disclaimer:
Sauna bathing is similar to hard exercise in terms of the responses of your cardiovascular system and hormones involved with controlling your blood and body fluid volumes. Therefore, sauna bathing should be maintained only for as long or as hot as you feel comfortable. Above all, it should not be undertaken in a competitive manner!
do not drink (alcohol) and sauna, etc, etc.
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Re: Acclimatizing to heat in a cool environment [JasoninHalifax] [ In reply to ]
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Definitely try and figure out your salt sweat rate - that will change dramatically in hot weather. Being in South Florida - I hardly sweat any salt - but my buddy visited from up north and UNLOADED salt. Do not know if this differs person to person in regards to genetics or rather a change in environment. No clue - but something to look at.

Wear a long sleeve shirt, bike with no fan, and turn the heat on in the house. Humidity might be your biggest concern (dont know how muncie is) but a good day in Florida with a 90% humidity and 80 degree heat - sweat simply does not evaporate so its extremely difficult to cool down.
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Re: Acclimatizing to heat in a cool environment [SankaCoffee] [ In reply to ]
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I used to live in a pretty warm & humid environment, but that was 13 years ago that I left. I'm a salty sweat guy, always have been. Races in hot weather usually turned my black helmet straps into white ones.

I'm not really worried about electrolytes, I think I've got a good handle on that.

I will not have access to a sauna. We will be in Indianapolis for a week prior to Muncie, and will be driving down via Boston area for a week before that, (drive a few hours, camp a day or 2, then repeat a few times. So that will give about 10 days of heat acclimation, weather dependent of course.

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Last edited by: JasoninHalifax: May 16, 18 6:02
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Re: Acclimatizing to heat in a cool environment [JasoninHalifax] [ In reply to ]
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I also throw in a space heater in the pain cave to really get it going.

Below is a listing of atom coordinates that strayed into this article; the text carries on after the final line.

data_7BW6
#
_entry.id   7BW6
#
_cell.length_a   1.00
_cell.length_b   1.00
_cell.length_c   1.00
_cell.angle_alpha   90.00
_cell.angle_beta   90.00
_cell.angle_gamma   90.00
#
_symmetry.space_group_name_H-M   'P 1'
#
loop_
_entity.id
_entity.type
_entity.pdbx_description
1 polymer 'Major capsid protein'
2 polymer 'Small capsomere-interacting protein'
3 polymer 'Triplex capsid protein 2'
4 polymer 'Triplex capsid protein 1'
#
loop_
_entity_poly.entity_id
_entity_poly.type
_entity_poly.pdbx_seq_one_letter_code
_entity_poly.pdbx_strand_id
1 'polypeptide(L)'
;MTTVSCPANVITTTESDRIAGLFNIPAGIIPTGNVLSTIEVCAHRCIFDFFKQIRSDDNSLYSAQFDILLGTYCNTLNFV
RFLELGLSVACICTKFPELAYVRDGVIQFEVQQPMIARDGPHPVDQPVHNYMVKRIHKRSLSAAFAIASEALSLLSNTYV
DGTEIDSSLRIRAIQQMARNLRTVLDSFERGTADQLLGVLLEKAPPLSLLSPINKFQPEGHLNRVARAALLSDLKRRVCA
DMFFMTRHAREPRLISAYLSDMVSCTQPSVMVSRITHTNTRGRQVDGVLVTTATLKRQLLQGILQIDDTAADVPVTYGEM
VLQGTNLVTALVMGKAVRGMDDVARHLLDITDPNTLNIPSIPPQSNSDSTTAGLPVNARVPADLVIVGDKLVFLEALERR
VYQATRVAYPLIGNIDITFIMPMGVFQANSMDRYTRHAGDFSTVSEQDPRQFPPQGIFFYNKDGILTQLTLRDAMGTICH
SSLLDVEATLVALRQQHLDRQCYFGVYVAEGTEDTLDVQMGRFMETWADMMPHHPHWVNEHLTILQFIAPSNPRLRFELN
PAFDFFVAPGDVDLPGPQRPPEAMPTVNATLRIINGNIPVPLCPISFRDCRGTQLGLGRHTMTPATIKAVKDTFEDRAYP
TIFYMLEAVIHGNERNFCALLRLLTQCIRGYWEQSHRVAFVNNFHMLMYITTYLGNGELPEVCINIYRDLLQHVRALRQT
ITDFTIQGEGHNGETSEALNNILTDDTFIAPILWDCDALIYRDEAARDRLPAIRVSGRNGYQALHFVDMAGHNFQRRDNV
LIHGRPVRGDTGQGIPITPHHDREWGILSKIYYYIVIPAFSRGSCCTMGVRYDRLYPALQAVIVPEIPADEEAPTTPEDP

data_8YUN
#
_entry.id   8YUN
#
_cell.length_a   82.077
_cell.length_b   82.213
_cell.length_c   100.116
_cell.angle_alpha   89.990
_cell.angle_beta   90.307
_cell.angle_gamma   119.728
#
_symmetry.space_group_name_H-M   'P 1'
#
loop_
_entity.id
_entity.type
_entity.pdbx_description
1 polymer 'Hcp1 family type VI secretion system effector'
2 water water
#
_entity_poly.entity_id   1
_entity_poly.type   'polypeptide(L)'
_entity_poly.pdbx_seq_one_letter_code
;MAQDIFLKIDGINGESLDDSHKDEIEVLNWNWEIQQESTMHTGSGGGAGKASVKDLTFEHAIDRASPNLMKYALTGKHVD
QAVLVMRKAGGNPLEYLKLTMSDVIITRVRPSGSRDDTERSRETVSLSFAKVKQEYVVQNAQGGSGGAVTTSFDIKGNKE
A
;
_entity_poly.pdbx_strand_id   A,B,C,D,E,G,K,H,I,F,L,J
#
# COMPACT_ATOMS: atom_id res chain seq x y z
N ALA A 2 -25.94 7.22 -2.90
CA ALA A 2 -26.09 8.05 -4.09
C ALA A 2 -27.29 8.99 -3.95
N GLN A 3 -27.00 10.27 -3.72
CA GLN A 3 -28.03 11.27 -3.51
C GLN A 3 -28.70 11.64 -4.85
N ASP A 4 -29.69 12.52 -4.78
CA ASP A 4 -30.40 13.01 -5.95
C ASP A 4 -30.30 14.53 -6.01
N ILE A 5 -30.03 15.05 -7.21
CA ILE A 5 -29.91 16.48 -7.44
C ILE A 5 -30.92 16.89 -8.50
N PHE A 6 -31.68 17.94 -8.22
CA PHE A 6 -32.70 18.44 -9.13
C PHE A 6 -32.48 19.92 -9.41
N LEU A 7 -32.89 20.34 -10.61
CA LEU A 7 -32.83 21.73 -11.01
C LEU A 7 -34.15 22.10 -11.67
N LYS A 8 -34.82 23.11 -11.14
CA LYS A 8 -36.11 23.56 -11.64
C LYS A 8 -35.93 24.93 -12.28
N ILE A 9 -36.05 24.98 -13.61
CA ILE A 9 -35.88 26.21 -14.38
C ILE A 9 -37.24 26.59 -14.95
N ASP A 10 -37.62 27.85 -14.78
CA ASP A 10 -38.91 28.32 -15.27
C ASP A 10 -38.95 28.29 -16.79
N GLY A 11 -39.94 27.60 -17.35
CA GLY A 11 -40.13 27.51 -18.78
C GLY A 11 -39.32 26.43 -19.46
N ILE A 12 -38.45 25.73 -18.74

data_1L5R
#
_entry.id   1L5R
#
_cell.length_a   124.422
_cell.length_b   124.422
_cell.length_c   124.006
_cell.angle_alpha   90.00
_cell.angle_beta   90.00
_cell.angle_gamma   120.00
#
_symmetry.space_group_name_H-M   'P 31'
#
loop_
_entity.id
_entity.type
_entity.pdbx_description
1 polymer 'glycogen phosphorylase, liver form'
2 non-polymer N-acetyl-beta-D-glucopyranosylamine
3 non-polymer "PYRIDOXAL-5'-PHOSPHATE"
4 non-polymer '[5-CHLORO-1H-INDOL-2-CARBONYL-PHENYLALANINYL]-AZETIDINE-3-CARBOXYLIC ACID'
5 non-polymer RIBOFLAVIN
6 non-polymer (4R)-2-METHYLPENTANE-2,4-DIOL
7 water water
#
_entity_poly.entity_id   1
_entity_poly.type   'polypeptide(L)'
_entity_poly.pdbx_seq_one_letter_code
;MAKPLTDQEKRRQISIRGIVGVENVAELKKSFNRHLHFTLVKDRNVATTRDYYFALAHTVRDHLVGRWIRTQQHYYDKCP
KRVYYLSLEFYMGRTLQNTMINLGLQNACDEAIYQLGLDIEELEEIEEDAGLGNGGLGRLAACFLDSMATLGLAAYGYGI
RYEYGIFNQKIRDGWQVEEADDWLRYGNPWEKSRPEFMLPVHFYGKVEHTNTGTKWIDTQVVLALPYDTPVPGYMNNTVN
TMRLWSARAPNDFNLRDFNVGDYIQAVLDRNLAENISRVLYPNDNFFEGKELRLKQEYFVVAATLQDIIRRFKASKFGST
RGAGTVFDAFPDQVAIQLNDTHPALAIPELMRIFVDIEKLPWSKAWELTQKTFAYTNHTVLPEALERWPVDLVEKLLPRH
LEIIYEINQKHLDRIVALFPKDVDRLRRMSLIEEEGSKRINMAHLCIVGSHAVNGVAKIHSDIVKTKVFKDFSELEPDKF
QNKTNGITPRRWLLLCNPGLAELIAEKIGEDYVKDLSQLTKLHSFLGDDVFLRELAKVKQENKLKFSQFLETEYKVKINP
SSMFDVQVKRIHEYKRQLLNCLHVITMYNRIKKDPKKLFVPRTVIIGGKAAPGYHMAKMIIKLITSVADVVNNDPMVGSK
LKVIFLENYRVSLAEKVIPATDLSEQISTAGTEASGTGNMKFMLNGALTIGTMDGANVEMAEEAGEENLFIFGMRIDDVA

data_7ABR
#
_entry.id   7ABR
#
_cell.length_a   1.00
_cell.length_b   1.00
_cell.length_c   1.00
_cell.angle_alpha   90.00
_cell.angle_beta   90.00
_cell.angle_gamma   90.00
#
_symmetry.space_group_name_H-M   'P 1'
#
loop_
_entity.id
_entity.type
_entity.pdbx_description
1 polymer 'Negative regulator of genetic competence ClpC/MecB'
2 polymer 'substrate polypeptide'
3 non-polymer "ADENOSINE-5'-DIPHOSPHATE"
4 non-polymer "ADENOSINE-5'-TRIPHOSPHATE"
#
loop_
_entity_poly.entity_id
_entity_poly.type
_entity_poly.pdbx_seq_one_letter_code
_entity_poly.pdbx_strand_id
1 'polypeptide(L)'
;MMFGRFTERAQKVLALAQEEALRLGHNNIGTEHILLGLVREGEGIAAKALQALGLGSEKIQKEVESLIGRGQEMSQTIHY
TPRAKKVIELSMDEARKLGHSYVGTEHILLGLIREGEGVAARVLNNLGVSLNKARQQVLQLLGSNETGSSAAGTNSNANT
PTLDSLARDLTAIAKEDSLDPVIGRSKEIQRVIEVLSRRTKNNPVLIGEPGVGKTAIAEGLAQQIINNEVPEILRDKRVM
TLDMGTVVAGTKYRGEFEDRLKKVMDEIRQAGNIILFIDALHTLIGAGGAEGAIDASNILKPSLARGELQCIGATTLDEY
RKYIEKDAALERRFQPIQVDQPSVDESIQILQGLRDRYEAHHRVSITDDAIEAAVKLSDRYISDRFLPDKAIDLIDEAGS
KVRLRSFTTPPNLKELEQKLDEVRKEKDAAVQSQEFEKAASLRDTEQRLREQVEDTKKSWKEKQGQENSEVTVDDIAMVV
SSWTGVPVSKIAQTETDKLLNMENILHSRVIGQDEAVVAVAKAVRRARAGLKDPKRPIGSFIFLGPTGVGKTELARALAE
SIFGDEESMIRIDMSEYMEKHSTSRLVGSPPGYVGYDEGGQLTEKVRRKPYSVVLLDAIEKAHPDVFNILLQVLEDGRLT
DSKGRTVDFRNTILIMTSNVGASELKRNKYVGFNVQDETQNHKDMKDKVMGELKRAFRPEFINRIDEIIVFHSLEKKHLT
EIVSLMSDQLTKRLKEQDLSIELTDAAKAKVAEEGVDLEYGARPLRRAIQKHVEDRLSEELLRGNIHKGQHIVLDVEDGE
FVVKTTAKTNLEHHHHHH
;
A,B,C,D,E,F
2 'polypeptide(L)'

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Re: Acclimatizing to heat in a cool environment [JasoninHalifax] [ In reply to ]
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Came from fall Los Angeles to Cozumel in 2016, so did some of that. You say no sauna but I think that was the most helpful TBH, Was harder than I thought it would be so started about 3 or 4 weeks out (can't recall exactly but there is a time frame where it is most beneficial). Started with 2X short sessions and slowly increased from there

I did a few easier trainer workouts with no fan and long sleeve shirt That was fucking miserable and left my shoes wet for days. Can't imagine adding a heater to that. I'd emphasize no hard sessions like that.
Last edited by: ChrisM: May 16, 18 11:50
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Re: Acclimatizing to heat in a cool environment [ChrisM] [ In reply to ]
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ChrisM wrote:
Came from fall Los Angeles to Cozumel in 2016, so did some of that. You say no sauna but I think that was the most helpful TBH, Was harder than I thought it would be so started about 3 or 4 weeks out (can't recall exactly but there is a time frame where it is most beneficial). Started with 2X short sessions and slowly increased from there

I did a few easier trainer workouts with no fan and long sleeve shirt That was fucking miserable and left my shoes wet for days. Can't imagine adding a heater to that. I'd emphasize no hard sessions like that.

that is like south florida - just everyday - and sometimes in the winter - except we don't need longsleeve shirts or heaters to allow us to keep our shoes wet for days. Who the hell settled this place anyway, goodness.